What Type Of Home Is Right for you?

Get the low down on the 3 major property types

One of the most important decisions when buying your first home is what type of home will fit your and your family’s lifestyle best. What type of home will work best for you and your needs now and in the future? Will it be a single family home, townhome, or condominium? And how can you best choose? Each type is different and has its pros and cons but only you and your family can decide what’s right for you. Take a peek at each type of home; its pros and cons; and some guidelines on what you should consider when deciding which type of home to choose.

Single Family Home

A single family home is detached from other homes around it and usually has a perimeter of land including a front yard and backyard. As an owner you are responsible for the care and maintenance of the inside and outside of the home as well as the care of the land, pavement, landscaping and any of the other features of the lot the home sits upon.

Pros – A single family home usually offers more privacy, possibly more space, and a lesser density living environment. Also, you are likely to have some more freedom with the exterior of the home to make improvements, change colors, and create an outdoor living environment that suits you and your family. For the space, a single family home will likely cost the most.  

Cons – The greatest drawback to having a single family home is that you are responsible for the upkeep, maintenance, and repair of everything inside and outside the home. For many first-time homebuyers, the cost and time of this responsibility can be daunting. You will need to have a plan and some savings in place to adequately care for your home and fund maintenance projects or risk damaging its value.


Townhomes are typically defined as a home that is attached on one or both sides, usually multiple floors and located in a higher density, urban neighborhood. Sometimes there will even be a small yard included. Zoning classifications vary by location, so this definition is typical but not universal. Most townhomes are part of a community and are governed by a Homeowner’s Association (HOA). The HOA is usually made up of residents and governs the maintenance and upkeep of the exterior of the townhomes and the surrounding grounds and common areas. Townhomes may be more affordable than a single-family home, but may also have less community amenities – such as a pool or gym – than a condo building.

Pros – If you prefer less maintenance and don’t mind sharing a wall on one or two sides, a townhome may be a good fit for you. In most cases, all exterior maintenance including paint, siding, roof, even patios and porches are maintained by the HOA. For families that like to be able to leave home for vacation and not worry about the care of their home, this can be a great option. As a townhome owner you may also have freedom to improve, change, remodel the interior of your home.

Cons – Being a part of a townhome community may mean you have less say in how your home and your neighborhood is maintained. Homeowners Associations are typically run by a small group of elected residents. They make the decisions on the care and upkeep of the entire property. Also, HOA fees and special assessments can be expensive, so you must factor those into your monthly budget.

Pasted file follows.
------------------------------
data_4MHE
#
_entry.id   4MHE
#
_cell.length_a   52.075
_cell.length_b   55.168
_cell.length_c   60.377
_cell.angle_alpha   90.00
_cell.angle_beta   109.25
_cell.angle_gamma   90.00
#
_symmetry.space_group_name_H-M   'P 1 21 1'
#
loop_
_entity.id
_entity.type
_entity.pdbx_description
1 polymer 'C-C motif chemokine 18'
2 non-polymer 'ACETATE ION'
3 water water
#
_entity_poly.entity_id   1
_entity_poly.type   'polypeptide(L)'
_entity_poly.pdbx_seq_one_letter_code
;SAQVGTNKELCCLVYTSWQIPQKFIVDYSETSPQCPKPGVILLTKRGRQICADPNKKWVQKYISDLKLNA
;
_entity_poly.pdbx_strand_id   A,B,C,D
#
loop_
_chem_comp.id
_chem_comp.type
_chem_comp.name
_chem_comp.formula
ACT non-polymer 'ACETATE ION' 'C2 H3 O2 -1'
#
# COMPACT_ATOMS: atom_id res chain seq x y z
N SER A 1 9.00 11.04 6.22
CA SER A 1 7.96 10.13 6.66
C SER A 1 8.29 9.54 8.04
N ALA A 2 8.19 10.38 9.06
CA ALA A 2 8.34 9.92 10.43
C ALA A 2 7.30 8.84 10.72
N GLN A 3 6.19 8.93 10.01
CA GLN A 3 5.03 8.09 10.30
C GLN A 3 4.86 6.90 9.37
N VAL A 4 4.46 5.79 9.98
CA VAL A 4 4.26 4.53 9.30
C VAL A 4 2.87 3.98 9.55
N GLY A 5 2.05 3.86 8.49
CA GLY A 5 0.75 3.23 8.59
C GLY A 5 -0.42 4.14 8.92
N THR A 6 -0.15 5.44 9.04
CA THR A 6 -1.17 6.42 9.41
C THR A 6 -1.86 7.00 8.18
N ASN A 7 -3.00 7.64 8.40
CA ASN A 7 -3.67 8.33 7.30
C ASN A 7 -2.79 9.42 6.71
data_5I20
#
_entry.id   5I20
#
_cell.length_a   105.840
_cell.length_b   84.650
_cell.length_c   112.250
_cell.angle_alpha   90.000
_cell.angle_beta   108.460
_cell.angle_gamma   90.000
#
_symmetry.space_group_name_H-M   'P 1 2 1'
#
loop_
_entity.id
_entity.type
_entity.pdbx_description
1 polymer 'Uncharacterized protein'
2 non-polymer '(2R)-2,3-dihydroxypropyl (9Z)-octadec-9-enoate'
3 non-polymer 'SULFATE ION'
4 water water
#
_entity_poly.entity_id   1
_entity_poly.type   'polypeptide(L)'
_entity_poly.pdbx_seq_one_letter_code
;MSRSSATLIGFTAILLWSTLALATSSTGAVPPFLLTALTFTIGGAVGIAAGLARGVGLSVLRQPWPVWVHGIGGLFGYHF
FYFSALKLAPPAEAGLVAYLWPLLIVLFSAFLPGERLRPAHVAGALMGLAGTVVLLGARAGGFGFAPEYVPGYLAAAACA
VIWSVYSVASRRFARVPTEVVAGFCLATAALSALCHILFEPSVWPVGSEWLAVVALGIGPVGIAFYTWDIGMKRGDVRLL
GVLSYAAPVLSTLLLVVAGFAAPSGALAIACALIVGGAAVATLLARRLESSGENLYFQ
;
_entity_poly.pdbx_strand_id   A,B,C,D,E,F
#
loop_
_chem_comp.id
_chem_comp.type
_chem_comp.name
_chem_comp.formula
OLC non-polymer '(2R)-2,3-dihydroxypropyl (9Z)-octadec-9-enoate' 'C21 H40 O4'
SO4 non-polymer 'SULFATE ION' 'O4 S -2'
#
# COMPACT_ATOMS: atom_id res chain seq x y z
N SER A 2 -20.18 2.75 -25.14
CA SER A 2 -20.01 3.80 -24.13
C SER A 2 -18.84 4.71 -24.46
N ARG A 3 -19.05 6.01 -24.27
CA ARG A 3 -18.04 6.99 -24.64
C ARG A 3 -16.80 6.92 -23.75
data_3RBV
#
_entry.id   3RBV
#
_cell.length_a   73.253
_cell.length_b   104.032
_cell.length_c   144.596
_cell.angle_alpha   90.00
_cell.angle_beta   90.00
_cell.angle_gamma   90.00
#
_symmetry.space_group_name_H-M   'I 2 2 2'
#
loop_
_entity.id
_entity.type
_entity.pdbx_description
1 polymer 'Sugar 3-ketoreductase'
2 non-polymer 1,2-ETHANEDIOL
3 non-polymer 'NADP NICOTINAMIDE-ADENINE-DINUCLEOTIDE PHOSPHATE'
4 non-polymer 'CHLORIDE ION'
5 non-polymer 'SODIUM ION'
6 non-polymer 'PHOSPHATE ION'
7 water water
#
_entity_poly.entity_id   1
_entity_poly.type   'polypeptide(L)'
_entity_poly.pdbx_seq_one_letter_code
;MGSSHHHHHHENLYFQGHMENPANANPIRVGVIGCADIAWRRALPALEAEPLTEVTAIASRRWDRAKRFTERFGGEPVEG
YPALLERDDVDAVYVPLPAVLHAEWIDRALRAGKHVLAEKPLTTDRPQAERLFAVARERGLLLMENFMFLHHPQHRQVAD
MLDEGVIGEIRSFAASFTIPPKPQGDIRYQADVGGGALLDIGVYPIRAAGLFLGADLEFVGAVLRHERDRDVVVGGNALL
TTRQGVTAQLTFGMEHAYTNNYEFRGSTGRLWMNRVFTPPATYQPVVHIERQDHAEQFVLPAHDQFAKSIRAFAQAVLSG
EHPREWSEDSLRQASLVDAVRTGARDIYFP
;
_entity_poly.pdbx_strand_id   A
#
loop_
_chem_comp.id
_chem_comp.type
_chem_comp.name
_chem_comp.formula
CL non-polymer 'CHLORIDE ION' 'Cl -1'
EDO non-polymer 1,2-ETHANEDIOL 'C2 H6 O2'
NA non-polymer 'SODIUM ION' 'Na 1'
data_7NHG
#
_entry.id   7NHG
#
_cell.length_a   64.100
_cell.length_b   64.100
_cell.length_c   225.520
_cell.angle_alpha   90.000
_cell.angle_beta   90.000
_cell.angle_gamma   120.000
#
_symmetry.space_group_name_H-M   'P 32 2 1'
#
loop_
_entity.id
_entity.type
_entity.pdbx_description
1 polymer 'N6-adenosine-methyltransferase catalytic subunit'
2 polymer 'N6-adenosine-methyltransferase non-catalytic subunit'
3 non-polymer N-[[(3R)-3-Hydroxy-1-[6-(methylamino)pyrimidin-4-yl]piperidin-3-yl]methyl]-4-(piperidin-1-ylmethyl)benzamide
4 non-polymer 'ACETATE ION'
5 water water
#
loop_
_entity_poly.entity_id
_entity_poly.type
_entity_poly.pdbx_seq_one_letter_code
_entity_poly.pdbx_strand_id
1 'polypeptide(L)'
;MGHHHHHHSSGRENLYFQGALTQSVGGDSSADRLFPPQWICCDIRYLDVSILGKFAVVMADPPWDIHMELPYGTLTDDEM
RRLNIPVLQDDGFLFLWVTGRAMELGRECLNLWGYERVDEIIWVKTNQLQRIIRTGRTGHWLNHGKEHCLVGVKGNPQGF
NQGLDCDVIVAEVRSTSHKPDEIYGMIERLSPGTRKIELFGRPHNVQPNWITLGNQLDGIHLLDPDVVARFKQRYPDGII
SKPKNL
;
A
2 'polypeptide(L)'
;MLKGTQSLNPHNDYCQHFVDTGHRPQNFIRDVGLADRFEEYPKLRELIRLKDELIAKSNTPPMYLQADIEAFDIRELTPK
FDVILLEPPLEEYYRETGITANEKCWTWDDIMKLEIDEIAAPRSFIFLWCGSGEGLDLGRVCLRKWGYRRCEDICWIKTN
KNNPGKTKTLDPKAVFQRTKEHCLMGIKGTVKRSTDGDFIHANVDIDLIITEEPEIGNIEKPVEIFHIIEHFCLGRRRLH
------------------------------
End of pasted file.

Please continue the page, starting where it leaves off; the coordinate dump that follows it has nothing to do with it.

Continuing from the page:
Condominiums, or condos for short, are typically attached units where you can have adjoining walls above, below, and on either side of your unit. Units are owned by individuals and common areas are owned by the HOA. Often condos are constructed in larger, multi-unit buildings, much like an apartment building.

Pros – For those that want the least amount of responsibility for the upkeep of their home, a condo may be the best choice. Typically, a condo owner is responsible for everything from the paint inward. Thus, owners are not responsible for care of the plumbing, heating, cooling, chimney, etc. Of course, you’ll need to request and carefully consider the HOA guidelines to have a good understanding of what you own as an individual and what the HOA owns because it can vary. The main benefit here is that you have largely worry-free living and can come and go without much concern. Condos are often a great choice for first-time homebuyers because they generally will cost less per square foot than a townhome or single family home.

Cons – Living in a condo means that you will have less privacy and live close to your neighbors, for the most part. You also will have less control over what happens with the property and its maintenance and upkeep. There’s also the HOA fees that you will need to factor into your budget each month. Depending on HOA guidelines, you may also be restricted as to what you can do to improve or remodel the interior of your home. Condos may also restrict whether you can have pets and many other quality of life choices, so make sure you examine the rules and regulations of the property before you buy.

Yes, there are many factors to consider when choosing your first home; but remember, just because it’s your first home doesn’t mean it’s your last home. Homeownership can be a great journey and is certainly an effective way to build long-term financial stability, if done right. When your needs and stage in life change, your desires for the type of home you live in will change too, and you can sell and buy accordingly.

So, relax and choose the home that will fit you best now. And if you’d like to talk it over, contact us, we’d be happy to hash it all out with you!


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